Monday, May 10, 2010

An Irresponsible Question

Why, you may wonder, do I repeatedly, in this reflection on the twentieth century, reach to the twelfth, and even beyond, to Socrates? Is this an intellectual fetish?

I would explain it this way. What does not change in human relationships are the basic choices that repeatedly face us. Those basic choices can be affected by material conditions, but they are neither created nor destroyed by them.

The basic opposition that lays out most of these choices was put in place during the heyday of Athens. It was and remains the opposition between Socrates and Plato. Socrates -- oral, questioner, obsessed by ethics, searching for truth without expecting to find it, democrat, believer in the qualities of the citizen. Plato -- written, answerer of questions, obsessed by power, in possession of the truth, anti-democratic, contemptuous of the citizen. Socrates, the father of humanism. Plato, the father of ideology. Plato's greatest flaw is also the secret of his ongoing political success. He managed to marry Homer's inevitability of the Gods and Destiny to the newly discovered mechanisms of reason.

. . .

What does all this mean for us in the late twentieth century? Well, it means that the humanist, individualistic, democratic argument has come to us in a direct, unimpeded line from the very first century of our civilization. With each successful expression of this argument over the centuries the language is clear, the idea of the disinterested public good is reinforced, the citizen is identified as the source of legitimacy. And this ethical, humanist, democratic line stretches across 2,500 years, free and independent of the evolving specifics of economics, technology, intellectual elitism and military force, among ther periodic expressions of the Western experience.

In Socrates's own words, his goal is "to determine the conduct of our life -- how each of us should conduct himself to live the most advantageous life." "What is the way we ought to live?" "Let no day pass without discussing goodness."

. . .

...let us ask an irresponsible question. If Plato had been Socrates's age in 399 B.C. -- that is, 70 years old -- and had been chosen for that jury of 501 citizens, how would he have voted?

--From J. Ralston Saul, The Unconscious Civilization (1995)

(Note: I have corrected errors in the use of the apostrophe from the original Free Press edition -- shocking! You'd expect a reputable publisher to know.)

(Image: A section from Raffaello's School of Athens of 1510-11)


Algernon said...

A friend tried to post this comment and could not, so I am posting it on his behalf:

"J. Ralston Saul doesn't know how to read Plato. First of all, Plato didn't write treatises in which he openly stated his opinions, he wrote dialogues (plays, if you will), in which Socrates was simply one of his characters. Socrates says different things to different people at different times. It can be assumed, then, that everything Socrates says is provisional, and doesn't at all necessarily represent Plato's own view. Plato's own views, if he had them, have to be deduced from a subtle, not to say esoteric, reading of his dialogues, realizing that he was making his readers "do philosophy" in order to ascertain his true teaching.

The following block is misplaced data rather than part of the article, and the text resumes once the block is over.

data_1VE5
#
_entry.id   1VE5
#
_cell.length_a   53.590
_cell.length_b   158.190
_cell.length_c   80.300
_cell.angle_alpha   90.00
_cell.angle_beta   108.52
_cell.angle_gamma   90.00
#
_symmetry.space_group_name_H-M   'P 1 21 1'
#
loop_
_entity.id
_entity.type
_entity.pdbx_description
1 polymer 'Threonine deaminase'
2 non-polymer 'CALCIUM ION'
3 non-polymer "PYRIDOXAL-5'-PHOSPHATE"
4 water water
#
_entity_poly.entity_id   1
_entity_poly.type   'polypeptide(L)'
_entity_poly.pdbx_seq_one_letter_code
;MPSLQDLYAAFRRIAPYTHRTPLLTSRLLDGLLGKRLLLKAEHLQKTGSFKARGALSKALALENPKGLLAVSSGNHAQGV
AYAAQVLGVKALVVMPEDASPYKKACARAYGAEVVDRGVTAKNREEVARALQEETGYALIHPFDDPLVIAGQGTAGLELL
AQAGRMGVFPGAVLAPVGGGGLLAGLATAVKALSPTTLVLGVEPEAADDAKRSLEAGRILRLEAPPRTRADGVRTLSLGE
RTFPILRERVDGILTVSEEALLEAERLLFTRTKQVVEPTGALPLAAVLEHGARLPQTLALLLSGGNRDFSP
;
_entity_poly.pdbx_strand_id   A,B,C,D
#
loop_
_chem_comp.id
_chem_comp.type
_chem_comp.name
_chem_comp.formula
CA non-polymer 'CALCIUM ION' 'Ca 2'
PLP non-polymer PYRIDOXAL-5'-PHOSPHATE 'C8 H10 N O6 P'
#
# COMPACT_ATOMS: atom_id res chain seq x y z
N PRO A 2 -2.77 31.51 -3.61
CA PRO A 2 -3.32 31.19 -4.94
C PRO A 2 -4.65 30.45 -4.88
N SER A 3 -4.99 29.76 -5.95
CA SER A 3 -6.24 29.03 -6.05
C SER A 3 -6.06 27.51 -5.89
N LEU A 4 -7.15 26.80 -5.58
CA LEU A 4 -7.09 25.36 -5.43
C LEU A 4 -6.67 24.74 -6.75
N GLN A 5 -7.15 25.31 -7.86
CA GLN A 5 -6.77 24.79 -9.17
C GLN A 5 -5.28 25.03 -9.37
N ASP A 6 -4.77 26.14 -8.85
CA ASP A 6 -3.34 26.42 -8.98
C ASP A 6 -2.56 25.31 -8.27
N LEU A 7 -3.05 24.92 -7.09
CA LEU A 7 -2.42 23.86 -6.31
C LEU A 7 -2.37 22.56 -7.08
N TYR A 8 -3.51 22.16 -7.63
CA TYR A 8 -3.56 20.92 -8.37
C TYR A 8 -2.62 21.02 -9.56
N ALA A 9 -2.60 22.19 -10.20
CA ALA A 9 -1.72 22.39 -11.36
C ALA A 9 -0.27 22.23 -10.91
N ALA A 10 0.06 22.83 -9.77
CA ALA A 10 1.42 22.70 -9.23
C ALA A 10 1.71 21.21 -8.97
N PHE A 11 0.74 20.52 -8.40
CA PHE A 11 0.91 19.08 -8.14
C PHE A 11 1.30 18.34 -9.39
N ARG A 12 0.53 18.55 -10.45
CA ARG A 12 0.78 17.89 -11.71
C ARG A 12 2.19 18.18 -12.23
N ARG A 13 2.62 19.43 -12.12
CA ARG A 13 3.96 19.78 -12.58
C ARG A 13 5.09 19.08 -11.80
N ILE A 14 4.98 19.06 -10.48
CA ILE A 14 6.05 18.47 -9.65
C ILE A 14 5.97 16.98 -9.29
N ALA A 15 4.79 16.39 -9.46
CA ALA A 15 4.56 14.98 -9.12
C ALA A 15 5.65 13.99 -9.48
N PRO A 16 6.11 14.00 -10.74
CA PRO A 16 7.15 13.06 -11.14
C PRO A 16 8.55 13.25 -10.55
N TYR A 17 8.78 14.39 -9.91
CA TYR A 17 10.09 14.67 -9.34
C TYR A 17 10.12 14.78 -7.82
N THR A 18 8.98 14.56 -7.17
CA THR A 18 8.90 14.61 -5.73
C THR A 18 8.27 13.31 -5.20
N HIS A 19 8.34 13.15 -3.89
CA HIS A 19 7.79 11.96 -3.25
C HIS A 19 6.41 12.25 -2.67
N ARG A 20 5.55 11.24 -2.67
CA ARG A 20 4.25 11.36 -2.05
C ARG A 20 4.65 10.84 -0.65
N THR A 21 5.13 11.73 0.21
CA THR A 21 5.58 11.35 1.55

"In other words, Plato's dialogues are like kong-ans. We don't say that Shakespeare believed that life is 'a tale told by an idiot, full of sound and fury, signifying nothing,' just because his character Macbeth said it so. Instead we realize what kind of person Macbeth became, after all of his terrible actions, that he was reduced to saying such a thing. Plato can be read like Shakespeare.

"These arguments are not my own but I learned them from Leo Strauss, who unfortunately is much maligned these days due to the actions of some of his students. In my view, they read him incorrectly. I read Strauss to argue that one must find a true, living great teacher, and I found my Socrates in Dae Soen Sa Nim. That aside, if you read one of Strauss' books, say, What is Political Philosophy?, you will find a wonderful way to open yourself to the reading of great books, especially the writings of the classics.

"Just some thoughts."

Algernon said...

Saul's dichotomy seems fair to me. Plato did present his own views in some of his important works. I've never heard anyone claim that the views expressed in The Republic belong to anyone other than Plato.

Saul is influenced by the scholarship of Gregory Vlastos, who documents his theory that the earlier, younger Plato presented a Socrates closer to what his old master actually expounded whereas, in the mature Plato, Socrates is more of a dramatic persona for Plato.

This dichotomy, however, is not original to Saul or to Vlastos for that matter. The distinction between the Socratic elder who felt he possessed no wisdom and was a gadfly, constantly objecting on behalf of the politically weak, is not controversial. And Plato's rejection of Athenian democracy in favor of a wise and experienced elite is not in question, either.

(I haven't read Strauss, so I'll leave the question as to whether his idea of vanguards has a parallel in Plato's philosopher kings to someone else.)

So I'll close by reiterating that I think the dichotomy is fair and does make a picture of an unresolved kong-an in western history.